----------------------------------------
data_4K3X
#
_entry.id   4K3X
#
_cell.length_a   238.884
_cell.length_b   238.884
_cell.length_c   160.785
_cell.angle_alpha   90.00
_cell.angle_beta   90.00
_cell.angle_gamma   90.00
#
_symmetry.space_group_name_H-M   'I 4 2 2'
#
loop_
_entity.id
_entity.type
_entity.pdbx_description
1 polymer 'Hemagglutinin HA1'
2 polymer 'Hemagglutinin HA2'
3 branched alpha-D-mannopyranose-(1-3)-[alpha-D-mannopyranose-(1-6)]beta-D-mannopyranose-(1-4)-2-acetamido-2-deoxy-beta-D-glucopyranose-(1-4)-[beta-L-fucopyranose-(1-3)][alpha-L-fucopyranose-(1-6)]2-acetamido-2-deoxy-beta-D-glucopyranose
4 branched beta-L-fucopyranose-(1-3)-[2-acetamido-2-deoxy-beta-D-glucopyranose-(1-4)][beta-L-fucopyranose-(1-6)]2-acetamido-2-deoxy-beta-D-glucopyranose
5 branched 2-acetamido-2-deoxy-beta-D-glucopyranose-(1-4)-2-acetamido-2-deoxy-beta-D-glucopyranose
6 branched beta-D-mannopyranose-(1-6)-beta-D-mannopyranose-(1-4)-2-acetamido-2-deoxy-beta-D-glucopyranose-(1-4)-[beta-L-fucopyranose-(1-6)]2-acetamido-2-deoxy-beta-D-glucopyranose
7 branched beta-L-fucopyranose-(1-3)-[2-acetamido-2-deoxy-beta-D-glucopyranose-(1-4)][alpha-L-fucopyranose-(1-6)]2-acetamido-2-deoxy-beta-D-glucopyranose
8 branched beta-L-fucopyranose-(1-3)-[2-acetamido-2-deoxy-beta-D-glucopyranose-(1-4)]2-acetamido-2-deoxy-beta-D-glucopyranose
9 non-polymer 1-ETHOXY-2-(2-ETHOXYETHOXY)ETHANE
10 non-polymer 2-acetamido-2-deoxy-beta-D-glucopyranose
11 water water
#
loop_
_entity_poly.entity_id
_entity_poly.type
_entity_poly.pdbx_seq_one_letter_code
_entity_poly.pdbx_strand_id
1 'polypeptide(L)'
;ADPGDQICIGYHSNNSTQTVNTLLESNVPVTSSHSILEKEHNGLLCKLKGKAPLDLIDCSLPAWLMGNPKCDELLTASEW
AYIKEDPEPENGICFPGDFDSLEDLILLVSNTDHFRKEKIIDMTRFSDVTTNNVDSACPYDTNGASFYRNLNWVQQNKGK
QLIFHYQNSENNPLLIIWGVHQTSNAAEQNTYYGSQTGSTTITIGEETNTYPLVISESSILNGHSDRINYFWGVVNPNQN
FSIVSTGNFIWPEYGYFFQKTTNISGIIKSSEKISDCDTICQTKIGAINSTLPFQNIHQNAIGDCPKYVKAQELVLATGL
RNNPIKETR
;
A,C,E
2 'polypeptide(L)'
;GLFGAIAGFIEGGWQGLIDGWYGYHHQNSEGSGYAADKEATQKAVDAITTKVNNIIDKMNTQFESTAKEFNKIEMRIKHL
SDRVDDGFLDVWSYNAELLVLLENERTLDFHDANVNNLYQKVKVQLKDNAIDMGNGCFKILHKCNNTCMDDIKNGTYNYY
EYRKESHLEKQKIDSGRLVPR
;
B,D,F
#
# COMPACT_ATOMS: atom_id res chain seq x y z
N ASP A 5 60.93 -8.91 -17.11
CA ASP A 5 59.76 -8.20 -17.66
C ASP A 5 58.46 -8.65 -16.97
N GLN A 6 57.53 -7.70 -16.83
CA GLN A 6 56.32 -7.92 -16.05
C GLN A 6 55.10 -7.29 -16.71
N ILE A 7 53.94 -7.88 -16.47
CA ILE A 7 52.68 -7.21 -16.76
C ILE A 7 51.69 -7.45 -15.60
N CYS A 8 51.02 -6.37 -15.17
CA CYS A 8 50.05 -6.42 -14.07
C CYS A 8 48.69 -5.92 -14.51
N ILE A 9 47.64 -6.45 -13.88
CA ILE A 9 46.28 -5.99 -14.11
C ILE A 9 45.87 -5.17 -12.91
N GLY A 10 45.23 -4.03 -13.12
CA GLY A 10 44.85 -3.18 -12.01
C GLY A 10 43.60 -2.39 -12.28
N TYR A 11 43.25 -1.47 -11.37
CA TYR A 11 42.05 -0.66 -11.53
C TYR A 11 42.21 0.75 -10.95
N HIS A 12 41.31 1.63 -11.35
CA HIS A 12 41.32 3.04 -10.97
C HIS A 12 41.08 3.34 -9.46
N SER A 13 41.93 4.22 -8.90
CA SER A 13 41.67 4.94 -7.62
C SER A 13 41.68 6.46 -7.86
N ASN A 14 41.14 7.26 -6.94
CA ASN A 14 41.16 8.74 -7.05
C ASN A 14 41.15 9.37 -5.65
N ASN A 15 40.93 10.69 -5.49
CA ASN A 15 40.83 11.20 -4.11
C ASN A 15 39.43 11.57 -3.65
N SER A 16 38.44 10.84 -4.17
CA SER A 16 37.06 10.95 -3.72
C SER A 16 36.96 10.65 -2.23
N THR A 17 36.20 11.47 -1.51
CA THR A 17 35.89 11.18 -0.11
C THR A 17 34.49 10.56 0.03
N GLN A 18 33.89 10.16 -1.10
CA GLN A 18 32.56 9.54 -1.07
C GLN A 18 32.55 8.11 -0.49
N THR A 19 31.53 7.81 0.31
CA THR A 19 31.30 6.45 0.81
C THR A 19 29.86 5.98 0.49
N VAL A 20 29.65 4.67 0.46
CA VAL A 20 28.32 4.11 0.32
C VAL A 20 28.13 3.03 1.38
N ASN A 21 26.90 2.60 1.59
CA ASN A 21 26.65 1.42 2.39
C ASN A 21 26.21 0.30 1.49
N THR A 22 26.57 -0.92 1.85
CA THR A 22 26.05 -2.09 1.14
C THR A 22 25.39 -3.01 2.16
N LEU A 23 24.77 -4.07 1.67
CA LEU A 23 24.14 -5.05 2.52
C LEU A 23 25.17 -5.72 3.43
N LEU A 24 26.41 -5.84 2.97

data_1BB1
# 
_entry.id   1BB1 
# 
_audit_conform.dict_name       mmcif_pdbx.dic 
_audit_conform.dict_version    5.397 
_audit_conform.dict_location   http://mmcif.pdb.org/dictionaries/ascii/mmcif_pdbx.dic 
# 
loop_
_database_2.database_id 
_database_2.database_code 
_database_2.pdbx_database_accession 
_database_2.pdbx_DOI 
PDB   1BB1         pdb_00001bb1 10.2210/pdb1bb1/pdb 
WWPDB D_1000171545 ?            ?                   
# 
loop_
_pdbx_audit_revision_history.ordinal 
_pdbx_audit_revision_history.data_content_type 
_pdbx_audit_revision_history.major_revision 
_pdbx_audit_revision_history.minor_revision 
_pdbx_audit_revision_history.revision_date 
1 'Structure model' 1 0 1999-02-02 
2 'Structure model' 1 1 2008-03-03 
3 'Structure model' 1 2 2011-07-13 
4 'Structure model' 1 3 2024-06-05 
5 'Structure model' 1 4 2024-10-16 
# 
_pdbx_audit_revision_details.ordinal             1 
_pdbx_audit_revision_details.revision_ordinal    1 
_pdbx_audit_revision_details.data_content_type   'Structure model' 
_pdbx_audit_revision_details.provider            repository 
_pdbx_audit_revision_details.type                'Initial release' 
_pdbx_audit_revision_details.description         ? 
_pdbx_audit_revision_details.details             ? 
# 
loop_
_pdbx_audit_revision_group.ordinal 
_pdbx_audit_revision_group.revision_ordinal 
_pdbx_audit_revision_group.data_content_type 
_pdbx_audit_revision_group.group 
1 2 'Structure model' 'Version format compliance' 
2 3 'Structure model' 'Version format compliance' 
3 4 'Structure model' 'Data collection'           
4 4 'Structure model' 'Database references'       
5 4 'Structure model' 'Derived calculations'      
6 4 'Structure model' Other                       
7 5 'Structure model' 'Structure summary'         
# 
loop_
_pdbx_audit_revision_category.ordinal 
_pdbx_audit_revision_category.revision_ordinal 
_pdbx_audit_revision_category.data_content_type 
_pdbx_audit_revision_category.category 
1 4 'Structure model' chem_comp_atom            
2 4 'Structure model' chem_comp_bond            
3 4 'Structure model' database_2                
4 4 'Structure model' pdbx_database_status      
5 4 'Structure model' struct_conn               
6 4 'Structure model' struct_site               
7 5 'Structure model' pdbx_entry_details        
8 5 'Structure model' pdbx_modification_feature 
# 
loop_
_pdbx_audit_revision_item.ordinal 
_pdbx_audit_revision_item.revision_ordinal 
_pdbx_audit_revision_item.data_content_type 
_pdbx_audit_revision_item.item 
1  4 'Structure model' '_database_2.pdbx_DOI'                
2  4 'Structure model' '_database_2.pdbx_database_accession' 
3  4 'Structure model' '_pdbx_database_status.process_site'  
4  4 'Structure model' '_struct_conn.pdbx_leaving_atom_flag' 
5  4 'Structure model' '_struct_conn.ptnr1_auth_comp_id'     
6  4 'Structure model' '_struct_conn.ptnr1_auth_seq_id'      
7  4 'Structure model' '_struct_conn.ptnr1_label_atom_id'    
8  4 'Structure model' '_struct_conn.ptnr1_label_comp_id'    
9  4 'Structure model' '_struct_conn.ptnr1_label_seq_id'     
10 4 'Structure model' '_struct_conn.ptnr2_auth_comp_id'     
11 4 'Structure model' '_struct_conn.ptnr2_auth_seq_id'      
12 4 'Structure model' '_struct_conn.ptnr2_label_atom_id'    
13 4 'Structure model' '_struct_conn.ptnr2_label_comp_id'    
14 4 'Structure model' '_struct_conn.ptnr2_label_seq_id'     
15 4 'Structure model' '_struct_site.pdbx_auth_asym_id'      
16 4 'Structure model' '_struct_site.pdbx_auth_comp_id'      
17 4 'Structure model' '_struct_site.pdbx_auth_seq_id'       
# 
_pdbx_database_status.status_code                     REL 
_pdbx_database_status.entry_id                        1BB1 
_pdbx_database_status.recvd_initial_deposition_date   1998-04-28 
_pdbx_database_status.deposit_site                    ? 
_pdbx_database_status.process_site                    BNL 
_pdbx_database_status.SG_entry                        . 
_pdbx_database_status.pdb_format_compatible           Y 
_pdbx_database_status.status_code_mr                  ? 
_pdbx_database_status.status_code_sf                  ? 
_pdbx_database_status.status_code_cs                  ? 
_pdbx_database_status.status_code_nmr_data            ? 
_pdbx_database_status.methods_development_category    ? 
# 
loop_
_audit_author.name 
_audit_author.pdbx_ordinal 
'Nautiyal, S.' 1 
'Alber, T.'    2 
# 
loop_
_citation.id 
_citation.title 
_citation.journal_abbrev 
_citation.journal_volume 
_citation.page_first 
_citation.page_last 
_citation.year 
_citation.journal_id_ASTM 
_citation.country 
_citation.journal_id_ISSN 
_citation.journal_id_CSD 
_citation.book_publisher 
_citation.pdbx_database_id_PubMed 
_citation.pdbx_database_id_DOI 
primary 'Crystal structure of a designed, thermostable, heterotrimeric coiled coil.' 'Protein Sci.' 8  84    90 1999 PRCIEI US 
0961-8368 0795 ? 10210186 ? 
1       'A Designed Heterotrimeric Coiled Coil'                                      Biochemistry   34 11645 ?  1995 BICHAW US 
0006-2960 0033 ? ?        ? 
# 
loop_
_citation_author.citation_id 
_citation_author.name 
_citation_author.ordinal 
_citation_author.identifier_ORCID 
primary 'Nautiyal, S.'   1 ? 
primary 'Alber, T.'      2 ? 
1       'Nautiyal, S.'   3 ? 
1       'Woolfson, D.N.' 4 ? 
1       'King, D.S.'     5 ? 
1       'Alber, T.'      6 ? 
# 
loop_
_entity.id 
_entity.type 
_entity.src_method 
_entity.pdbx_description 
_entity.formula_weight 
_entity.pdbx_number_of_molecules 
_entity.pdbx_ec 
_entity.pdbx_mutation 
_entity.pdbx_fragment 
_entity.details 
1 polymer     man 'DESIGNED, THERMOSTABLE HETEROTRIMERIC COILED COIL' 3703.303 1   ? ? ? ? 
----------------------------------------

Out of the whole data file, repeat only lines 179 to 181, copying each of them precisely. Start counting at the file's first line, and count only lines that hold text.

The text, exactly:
3  4 'Structure model' '_pdbx_database_status.process_site'  
4  4 'Structure model' '_struct_conn.pdbx_leaving_atom_flag' 
5  4 'Structure model' '_struct_conn.ptnr1_auth_comp_id'     